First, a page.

An Interview with Alternative Singer/Songwriter Ellihn
Ellihn is a new artist I met and want to introduce you to his work. He has a really unique sound and a lot of drive and talent. His answers were fantastic and inspiring for any singer-songwriter looking for success.
Ellihn: An Exclusive Interview
I’d like to start off by thanking Ellihn for being here. If you enjoyed his music or interview, please tweet him and let him know!Loved your interview, @imellihn Click To Tweet
Please give him a follow and check out his other social media as well! Links are at the bottom of the interview.
Hi Ellihn! So, let’s start off by introducing you. Tell us your story! Where are you from? Were you naturally musical as a child?
Well firstly, I’m a 19 year-old alternative artist based in Singapore, but my career never really did start out in the most conventional way. Growing up, though I had my fair share of traditional and classical musical influences thanks to my very Asian upbringing (yes, I went through the very stereotypical motion of getting the compulsory piano lessons growing up haha), there wasn’t any inspiration for me to pursue anything related to music.
Interesting! So what made you realize you wanted to be a musician?
Eventually, I realized that I wanted to pursue a career that involved showcasing human emotion in its rawest form. I wanted to tell the stories of people and myself. Subsequently, I also had an epiphany that “music is always around you.” At any point in time, one can always experience music, be it through random rhythms, shower thoughts, or through the earphones of that one girl who listens to K-Pop way too loudly on the bus. Music was everywhere.
I could literally be running for a train and stop dead in my tracks because I thought of some lyrics and have to write it down. Did I miss my train? Of course I did. But I got some pretty good lyrics as compensation so I’m not exactly complaining hahah.-Ellihn
I decided to begin my career in music by applying for Singapore Polytechnic’s Diploma in Music and Audiotechnology. I wanted to enter the course because I felt that human emotion was best told through music.
There are so many creatives in Singapore that want to tell their stories and experiences. And there was this rich, musical and literary culture that never really got to the eyes and ears of commercial media. I wanted to see to it that these stories and emotions – my own story and emotions – are heard to anyone and everyone that would be willing to listen. I wanted to see Singaporean music on an international stage.
How did things go with your schooling?
Unfortunately, things never did go as smoothly as I hoped. During my years in the course, I was surrounded by so many talented individuals. People that dedicated their whole lives from childhood up till now honing their abilities in music.
I got so intimidated that I backed off completely from pursuing the goal I had coming into this course. I saw myself as someone too inferior to be chasing that pipe dream of mine and instead spent my years in the course working on more back-end roles. This included being a songwriter for other people’s music, an arranger and composer for small, external ads and projects, as well as a manager for the people in my course that wanted to be artists.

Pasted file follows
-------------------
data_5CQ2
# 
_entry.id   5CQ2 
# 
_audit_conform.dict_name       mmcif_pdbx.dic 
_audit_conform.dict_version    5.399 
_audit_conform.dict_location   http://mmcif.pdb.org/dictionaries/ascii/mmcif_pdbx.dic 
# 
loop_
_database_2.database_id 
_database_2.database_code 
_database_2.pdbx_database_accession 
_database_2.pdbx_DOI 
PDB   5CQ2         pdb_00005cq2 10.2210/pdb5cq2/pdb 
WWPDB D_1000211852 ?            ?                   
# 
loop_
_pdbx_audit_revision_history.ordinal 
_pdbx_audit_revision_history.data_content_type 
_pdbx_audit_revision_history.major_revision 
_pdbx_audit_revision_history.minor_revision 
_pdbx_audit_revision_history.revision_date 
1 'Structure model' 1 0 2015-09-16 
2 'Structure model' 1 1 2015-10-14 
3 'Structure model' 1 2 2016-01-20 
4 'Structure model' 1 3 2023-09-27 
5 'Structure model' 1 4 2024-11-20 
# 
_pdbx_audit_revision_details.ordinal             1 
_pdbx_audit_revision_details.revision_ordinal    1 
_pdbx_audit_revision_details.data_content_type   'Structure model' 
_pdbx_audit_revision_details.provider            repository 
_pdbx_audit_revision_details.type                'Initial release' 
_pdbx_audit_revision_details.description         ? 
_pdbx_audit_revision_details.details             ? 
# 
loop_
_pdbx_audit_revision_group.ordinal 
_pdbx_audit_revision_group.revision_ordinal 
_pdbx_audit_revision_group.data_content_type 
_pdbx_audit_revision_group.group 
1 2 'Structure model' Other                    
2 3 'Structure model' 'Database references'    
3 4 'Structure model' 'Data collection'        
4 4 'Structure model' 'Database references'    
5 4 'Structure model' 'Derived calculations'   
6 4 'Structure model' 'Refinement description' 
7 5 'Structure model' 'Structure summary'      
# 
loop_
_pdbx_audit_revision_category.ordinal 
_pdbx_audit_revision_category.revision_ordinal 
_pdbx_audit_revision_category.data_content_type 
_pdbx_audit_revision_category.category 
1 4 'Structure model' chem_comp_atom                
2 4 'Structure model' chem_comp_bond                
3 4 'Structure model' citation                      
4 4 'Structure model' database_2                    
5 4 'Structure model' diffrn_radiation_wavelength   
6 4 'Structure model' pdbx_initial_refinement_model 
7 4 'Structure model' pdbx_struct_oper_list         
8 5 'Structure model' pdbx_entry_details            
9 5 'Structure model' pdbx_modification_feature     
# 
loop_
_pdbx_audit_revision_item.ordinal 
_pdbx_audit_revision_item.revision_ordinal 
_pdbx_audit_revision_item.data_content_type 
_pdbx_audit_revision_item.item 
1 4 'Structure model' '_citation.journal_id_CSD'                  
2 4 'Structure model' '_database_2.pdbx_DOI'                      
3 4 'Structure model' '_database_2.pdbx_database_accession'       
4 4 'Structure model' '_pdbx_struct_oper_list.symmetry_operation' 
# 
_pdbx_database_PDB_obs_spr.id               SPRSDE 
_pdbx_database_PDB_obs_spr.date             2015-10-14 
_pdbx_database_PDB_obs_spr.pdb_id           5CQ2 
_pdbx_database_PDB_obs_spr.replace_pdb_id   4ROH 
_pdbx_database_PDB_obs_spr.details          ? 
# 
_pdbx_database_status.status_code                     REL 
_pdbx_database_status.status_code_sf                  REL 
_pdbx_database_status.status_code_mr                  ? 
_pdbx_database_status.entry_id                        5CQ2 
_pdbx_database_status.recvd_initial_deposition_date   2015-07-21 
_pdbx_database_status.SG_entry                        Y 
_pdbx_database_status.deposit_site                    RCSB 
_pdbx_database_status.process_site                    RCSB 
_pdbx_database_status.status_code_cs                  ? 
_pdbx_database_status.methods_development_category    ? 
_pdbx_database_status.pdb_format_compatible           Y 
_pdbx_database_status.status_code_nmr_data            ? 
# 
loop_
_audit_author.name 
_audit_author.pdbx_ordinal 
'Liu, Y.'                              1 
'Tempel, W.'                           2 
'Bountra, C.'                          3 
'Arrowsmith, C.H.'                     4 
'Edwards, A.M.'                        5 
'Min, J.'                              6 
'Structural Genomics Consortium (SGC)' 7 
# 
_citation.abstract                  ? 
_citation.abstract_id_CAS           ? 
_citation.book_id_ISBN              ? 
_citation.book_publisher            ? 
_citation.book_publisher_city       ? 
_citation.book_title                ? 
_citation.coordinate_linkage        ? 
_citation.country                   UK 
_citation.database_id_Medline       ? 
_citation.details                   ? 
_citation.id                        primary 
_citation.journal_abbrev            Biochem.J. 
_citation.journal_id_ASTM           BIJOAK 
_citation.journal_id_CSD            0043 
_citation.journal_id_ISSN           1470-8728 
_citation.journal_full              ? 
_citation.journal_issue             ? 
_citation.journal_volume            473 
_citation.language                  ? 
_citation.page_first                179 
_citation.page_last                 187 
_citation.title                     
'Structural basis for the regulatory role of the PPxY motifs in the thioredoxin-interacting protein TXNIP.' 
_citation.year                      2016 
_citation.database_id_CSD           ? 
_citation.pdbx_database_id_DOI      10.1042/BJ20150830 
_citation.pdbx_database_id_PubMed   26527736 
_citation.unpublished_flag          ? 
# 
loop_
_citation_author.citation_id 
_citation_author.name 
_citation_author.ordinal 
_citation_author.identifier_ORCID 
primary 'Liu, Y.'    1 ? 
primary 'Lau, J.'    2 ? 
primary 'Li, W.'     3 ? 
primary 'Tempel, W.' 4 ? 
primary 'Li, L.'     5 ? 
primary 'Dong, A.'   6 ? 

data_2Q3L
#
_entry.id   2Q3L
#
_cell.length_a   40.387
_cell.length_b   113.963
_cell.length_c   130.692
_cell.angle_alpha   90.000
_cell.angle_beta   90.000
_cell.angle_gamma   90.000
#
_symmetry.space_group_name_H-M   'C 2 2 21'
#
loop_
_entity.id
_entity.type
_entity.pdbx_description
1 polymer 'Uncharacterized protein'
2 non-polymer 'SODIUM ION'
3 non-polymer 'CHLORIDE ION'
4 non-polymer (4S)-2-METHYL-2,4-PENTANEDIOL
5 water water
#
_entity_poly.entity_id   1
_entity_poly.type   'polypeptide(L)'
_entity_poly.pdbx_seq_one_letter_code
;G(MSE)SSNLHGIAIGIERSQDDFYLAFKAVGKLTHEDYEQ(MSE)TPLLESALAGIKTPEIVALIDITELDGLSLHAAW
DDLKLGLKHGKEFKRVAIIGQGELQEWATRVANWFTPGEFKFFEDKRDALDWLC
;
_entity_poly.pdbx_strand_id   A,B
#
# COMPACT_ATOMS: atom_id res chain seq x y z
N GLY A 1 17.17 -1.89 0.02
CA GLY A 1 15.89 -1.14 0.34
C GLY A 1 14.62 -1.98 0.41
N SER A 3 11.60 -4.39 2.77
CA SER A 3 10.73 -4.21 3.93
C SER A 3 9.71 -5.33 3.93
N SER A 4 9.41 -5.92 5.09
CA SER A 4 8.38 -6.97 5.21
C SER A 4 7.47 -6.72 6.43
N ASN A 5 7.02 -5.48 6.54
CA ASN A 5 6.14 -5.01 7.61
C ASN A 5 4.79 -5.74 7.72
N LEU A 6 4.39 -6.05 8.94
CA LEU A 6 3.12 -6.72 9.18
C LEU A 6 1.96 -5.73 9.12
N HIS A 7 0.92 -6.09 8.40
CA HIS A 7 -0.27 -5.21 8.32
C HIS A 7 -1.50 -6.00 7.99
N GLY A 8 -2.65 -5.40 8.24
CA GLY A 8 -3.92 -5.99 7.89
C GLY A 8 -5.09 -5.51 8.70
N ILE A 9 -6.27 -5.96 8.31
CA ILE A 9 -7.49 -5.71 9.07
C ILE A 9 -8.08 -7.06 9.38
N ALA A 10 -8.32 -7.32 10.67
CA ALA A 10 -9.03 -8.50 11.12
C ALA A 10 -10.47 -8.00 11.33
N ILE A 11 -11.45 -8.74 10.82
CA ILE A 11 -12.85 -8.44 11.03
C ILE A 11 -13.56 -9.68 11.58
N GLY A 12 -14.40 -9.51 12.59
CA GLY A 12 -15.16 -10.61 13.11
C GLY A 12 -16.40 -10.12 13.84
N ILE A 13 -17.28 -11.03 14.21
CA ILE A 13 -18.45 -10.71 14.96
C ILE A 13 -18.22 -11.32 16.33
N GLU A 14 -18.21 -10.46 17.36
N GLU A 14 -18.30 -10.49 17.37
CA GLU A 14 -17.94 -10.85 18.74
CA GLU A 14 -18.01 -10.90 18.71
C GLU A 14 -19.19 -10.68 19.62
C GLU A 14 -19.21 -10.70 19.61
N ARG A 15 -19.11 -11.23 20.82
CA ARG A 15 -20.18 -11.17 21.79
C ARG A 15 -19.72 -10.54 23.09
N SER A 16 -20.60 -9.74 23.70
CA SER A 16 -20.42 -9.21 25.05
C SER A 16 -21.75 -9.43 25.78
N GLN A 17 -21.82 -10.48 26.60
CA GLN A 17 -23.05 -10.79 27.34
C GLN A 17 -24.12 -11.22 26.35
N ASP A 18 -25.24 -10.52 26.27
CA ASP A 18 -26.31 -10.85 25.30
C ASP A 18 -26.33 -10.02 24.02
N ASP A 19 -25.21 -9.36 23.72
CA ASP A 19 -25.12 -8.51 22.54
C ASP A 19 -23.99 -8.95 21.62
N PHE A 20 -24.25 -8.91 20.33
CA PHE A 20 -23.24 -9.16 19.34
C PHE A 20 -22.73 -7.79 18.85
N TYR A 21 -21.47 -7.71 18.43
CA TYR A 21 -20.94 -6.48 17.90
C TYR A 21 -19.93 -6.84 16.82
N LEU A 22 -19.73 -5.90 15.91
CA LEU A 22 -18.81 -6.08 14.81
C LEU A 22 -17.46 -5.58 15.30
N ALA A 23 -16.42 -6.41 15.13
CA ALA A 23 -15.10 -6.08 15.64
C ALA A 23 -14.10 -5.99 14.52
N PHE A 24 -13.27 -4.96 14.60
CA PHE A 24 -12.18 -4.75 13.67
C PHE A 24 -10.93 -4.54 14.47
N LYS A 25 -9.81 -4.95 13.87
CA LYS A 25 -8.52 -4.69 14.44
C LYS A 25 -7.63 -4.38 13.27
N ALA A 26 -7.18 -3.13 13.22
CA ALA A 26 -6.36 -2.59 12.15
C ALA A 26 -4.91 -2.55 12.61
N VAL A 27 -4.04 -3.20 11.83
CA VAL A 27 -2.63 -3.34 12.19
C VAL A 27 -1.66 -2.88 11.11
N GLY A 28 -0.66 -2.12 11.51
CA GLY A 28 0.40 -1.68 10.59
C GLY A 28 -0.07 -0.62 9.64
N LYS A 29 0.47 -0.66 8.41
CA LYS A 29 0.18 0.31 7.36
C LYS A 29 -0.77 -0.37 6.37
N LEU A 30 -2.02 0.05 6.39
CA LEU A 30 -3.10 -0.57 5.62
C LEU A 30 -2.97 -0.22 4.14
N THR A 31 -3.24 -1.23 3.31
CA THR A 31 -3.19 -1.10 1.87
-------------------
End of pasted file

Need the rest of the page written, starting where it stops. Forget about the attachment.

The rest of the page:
The only upside of this situation was that I essentially learnt a lot of other useful skills relevant to the industry. I just never used them for myself. By the time 2020 hit, I was already in my third year of the course. I was struck with this overwhelming fear that the future of my career was going to be confined to a studio doing jobs for other people who would be breaking into the industry and not for myself. It was a terrifying thought. More importantly, I despaired at the fact that I was already 19.
Isn’t it so unfortunate how important age is in the music industry? There’s a reason behind it, but I feel like it puts so much pressure and stress on everyone. Still, 19 is a good age to be discovered!
Though it might seem like a young age, I felt I was years too late to be breaking into the industry. I had seen the rise and fall of so many Singaporean artists that started out way earlier than I did. [They] could have made it beyond our country’s borders but sadly did not due to various circumstances. Yet in juxtaposition, 16 year-olds in the US were becoming worldwide stars. 21 year-olds in Thailand were receiving worldwide acclamations within a year of their debut. The fact that these things could happen in both Asian and Western countries left me both dumbfounded and bitter.
What was it they had that you wanted?
To be specific, it wasn’t the fame that I was interested in. It was the fact that being recognized by the world allowed one to be heard that truly intrigued me. You’d to be able to tell the world that “I’m here, this is me and this is my story”. The very thought of the same thing potentially not being possible for artists in Singapore was simply terrifying.
These things pulled me back to the reason why I decided to pursue this career in the first place. In this industry, being 19 felt old. But it wasn’t like I could turn back time. On one hand, the past three years running back-end jobs made me feel like I wasted so much time not chasing what I wanted to pursue.
On the other, I had gained three years-worth of industry skills and knowledge, as well as a sense of self that would aid me in my debut as an artist. With these experiences under my belt, I started on the production of “Not There.” I decided to brand myself as an artist that actively advocates finding stability and peace through chasing one’s true purpose, no matter how old one might be, or what phase of life one is at. I wished to be an artist that encourages all to continue pursuing their aspirations, whether they’re just starting out, at the end, or drifting somewhere in the middle like I was.
With this as my purpose, I hope that my music allows my audience to be provided with a deeper insight to not only myself and my story, but also themselves.
very cool! So, who are your musical influences?